Given the deepening housing crisis and the council’s main election pledge on new homes, it is astonishing that the Local Government Ombudsman report has found it has no procedure to check that developers are keeping to their social housing promises.
The amount of social housing each developer promises to deliver when making a planning application has not been monitored by the council, according to a damning report published on November 30.
This was just days before the Leader of the Council took the Government to task over the challenges he faces in delivering 11,000 council homes over 30 years while funding is cut. He told the Communities and Local Government Committee: “National changes to the funding of homebuilding mean that local authorities face significant financial challenges and rely increasingly on private sector partnerships to deliver new homes.”
Southwark should be commended for embarking on the biggest council house building programme in the country. And it has produced reports clearly marking out its tally of new homes under schemes like renovating estates and finding homes out of vacant garages etc. But to fall below par on monitoring compliance with Section 106 agreements, which councils use to bargain with developers, is counterproductive. As the Ombudsman put it, this “may act as encouragement for unscrupulous developers to agree to something they do not intend to provide, knowing nothing will happen.”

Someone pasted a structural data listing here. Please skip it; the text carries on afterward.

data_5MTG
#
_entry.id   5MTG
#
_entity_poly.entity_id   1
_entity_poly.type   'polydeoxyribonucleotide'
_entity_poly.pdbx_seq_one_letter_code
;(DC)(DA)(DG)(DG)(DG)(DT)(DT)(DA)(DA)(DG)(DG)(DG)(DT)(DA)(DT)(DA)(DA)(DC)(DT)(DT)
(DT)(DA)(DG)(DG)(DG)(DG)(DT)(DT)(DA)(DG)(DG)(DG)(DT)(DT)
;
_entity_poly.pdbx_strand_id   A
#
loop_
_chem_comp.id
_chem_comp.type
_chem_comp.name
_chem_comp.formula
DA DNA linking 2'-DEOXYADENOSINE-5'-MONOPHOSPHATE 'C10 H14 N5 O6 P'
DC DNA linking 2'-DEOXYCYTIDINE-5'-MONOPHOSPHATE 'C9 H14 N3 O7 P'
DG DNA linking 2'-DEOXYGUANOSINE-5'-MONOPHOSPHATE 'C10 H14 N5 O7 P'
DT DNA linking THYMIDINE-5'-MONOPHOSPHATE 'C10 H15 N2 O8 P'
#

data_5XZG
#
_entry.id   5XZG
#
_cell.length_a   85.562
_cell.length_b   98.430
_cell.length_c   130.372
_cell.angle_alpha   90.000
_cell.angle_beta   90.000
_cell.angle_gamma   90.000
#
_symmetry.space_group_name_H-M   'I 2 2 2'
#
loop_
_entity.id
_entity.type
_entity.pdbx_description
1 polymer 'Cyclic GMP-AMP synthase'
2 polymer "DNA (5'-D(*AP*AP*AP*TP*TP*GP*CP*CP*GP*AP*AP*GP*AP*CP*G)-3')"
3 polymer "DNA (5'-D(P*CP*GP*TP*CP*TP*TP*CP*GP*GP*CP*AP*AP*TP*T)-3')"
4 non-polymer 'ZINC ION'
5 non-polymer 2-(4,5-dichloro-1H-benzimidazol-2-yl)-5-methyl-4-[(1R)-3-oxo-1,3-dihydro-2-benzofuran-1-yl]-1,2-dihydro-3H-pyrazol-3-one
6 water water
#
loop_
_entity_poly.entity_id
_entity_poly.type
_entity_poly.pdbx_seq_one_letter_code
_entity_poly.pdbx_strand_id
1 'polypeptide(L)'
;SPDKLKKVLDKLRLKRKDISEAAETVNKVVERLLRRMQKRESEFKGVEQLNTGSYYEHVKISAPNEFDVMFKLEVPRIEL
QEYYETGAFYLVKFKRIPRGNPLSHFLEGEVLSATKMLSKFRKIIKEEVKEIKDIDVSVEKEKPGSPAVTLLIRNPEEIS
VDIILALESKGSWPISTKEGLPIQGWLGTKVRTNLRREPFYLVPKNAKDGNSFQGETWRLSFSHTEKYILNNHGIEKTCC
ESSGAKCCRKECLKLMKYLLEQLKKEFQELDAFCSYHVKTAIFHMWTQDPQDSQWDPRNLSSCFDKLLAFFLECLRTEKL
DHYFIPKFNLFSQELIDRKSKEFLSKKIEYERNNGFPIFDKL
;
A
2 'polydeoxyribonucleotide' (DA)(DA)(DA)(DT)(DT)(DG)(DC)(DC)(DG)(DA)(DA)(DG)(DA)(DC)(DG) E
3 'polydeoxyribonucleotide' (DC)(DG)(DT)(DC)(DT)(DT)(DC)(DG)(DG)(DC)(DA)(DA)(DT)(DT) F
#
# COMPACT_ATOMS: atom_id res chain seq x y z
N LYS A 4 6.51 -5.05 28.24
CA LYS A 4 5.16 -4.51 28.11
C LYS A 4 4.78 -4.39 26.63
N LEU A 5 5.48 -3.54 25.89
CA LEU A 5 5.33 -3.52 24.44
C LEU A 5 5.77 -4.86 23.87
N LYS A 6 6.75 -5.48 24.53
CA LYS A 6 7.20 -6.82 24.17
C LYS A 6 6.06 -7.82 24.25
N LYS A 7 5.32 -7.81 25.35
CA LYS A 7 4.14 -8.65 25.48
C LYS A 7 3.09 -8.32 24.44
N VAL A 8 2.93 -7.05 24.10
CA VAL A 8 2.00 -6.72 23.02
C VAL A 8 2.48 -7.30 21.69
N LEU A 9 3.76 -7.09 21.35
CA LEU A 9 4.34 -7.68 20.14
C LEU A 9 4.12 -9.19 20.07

Whether other local authorities have a procedure in place is unclear. Certainly it was not just this administration, but successive administrations that failed to put this procedure in place. Without it there are no figures to show exactly how many out of the swathe of developments across the borough over countless years have fallen short.
To its credit the council has agreed to take legal action against those that have taken advantage, and immediately agreed to carry out an audit. As the Ombudsman points out, while councils “may seek a court injunction if developers or subsequent owners fails to comply with its duty” it is “a discretionary power so it may not always follow that a failure will lead to action.”
The work of the pressure group the 35% Campaign, which called in the Ombudsman, has once again highlighted a real flaw and will hopefully tighten up the system, to stop developers from trying to get away with providing less social housing.
They were also behind a campaign which means Southwark now has in place a rule where developers have to publish a viability scheme, so they cannot later claim poverty to retract on their commitment to social housing.
Having both the viability scheme published and followed up now with a monitoring procedure to see that both developers and housing associations are delivering on their promises – getting to grips with the housing crisis will be a step closer in Southwark at least.